00:05:14 - or 6500 series switches there. Over here, you've got your
00:05:17 - server farm network, where all your servers are isolated.
00:05:20 - You have a separate VLAN over here for that. And now you eventually
00:05:24 - reach a core layer and when you get to this point you're probably
00:05:27 - at thousands of employees. The core layer is considered the
00:05:30 - backbone of a network.
00:05:34 - Now think of this as a campus model. And when I say campus
00:05:39 - I'm talking about a literal college campus. Or maybe you have
00:05:43 - the college of business over here. You've got the college of
00:05:47 - art over here. And you know, all the different colleges and they all
00:05:50 - tie back to the backbone of the entire campus network which
00:05:54 - is the core and everything goes through the core and you have other
00:05:56 - buildings that branch off of here with modules that look like
00:05:59 - this. So that's the idea of
00:06:03 - designing a network in a layered approach is designing it
00:06:06 - with modules. Now you see down here a new term, etherchannel. Can provide
00:06:10 - for more bandwidth on key links. What etherchannel is, is where
00:06:14 - you can do something like this. You see these three lines going
00:06:17 - between these. Maybe you've got so much traffic passing through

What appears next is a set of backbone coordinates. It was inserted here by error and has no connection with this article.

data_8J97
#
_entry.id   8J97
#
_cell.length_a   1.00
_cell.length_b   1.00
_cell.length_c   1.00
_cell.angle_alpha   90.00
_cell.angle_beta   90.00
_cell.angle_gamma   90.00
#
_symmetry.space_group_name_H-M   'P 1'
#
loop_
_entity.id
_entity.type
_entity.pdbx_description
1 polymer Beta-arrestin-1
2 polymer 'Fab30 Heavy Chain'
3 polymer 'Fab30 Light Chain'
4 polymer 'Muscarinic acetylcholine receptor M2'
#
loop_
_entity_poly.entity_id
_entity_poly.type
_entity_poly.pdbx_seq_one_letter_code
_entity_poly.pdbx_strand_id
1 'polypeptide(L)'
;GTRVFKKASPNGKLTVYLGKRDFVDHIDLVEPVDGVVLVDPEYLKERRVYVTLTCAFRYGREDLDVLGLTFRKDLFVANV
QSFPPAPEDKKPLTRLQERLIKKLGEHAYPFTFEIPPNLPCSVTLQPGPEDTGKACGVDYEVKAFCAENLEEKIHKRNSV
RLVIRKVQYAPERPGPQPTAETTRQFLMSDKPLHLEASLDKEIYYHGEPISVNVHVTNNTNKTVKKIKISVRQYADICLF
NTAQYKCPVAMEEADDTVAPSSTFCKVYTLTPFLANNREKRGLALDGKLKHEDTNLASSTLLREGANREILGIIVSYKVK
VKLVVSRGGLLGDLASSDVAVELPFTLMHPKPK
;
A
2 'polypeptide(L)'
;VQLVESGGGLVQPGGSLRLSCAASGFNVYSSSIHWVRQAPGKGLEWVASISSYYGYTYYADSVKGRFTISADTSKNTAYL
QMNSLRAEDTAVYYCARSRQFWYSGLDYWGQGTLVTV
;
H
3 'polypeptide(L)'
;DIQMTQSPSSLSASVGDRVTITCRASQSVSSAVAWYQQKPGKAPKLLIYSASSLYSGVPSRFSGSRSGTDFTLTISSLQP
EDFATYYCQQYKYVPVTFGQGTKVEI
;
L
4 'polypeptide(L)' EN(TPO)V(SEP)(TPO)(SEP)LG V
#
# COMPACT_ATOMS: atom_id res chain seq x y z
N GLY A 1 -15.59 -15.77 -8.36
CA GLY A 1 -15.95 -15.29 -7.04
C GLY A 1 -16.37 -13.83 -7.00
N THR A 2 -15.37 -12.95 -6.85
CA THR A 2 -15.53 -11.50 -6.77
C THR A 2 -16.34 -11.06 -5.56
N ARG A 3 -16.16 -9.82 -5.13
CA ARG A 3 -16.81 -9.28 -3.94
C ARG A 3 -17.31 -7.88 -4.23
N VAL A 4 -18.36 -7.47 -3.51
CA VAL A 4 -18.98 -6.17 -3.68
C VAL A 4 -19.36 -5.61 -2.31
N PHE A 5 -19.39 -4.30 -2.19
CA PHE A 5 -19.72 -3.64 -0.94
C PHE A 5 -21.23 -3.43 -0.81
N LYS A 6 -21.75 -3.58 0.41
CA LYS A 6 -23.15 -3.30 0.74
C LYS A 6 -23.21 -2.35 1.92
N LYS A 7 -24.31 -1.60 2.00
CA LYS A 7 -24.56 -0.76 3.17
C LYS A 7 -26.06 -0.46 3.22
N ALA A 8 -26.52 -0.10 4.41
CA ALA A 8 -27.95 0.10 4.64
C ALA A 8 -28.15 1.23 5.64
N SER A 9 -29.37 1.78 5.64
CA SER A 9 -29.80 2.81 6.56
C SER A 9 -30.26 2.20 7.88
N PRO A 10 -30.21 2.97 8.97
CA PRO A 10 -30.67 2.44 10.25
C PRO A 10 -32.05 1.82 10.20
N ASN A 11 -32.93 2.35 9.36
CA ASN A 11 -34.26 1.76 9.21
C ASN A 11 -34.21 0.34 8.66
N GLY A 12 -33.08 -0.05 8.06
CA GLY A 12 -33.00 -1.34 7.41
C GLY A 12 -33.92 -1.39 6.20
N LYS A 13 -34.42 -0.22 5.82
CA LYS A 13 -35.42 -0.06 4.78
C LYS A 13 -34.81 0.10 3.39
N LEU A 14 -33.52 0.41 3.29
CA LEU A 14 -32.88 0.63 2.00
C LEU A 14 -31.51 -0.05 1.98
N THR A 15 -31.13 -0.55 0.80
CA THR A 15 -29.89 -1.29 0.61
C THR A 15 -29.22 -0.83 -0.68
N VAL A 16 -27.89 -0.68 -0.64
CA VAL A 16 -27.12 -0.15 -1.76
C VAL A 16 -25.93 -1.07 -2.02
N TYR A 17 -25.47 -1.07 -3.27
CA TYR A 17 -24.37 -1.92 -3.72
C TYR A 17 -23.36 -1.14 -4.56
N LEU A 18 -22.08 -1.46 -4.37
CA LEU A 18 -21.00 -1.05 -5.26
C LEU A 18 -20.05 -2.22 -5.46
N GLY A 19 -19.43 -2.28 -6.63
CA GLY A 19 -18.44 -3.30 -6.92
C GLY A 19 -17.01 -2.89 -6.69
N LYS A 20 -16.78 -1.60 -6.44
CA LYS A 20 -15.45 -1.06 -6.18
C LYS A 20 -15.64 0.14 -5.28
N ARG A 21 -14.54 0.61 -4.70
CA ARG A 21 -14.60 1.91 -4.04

00:06:22 - the backbone that just one, one hundred megabit per second
00:06:25 - or one thousand megabit per second port isn't enough. What
00:06:29 - etherchannel can do is it can actually take between two
00:06:33 - and eight ports, you can go up to eight and bundle them together into
00:06:37 - a single pipe. So you could have your two switches right here. And if these were two one
00:06:41 - hundred megabit per second ports, etherchannel allows you to tie them together and get two
00:06:45 - hundred mega bits per second of throughput. So that way you can have
00:06:49 - you know, add a bunch of links in there and channel them all to get
00:06:52 - super high bandwidth links between your switches. Now the last
00:06:57 - point I want to make. And the reason we're talking about this ideal
00:07:00 - design right here in this video section, is the redundant
00:07:05 - connection. The redundant connections eliminate a single point
00:07:10 - of failure. So when I have my access layer switch, notice, I always
00:07:15 - have a crossover cable going to both distribution layer switches.
00:07:19 - The distribution layer switches always has a cable going to
00:07:22 - both core layer switches so that if any one device fails in
00:07:27 - the network, we have a backup path that can get us around
00:07:30 - that failure. So redundancy is good, we've determined that. But
00:07:34 - unless you design it the right way redundancy can be very bad.
00:07:39 - To understand why that redundancy is very bad or can be bad
00:07:43 - you have to understand how the switches are going to treat
00:07:46 - those redundant links. By default the switch will send broadcast
00:07:50 - packets out all ports. That's how they're designed. So when this computer
00:07:53 - sends a broadcast packet into the network, the switch says oh,
00:07:57 - I don't know where that goes. I'll send it out every single port
00:07:59 - except the one I received it on. So out those two ports it goes. This
00:08:03 - switch receives it and sends it out to this computer because
00:08:06 - that's the port and then as it receives it on this port, it loops it
00:08:09 - right back to that one. And as it receives it on this board it loops it right back to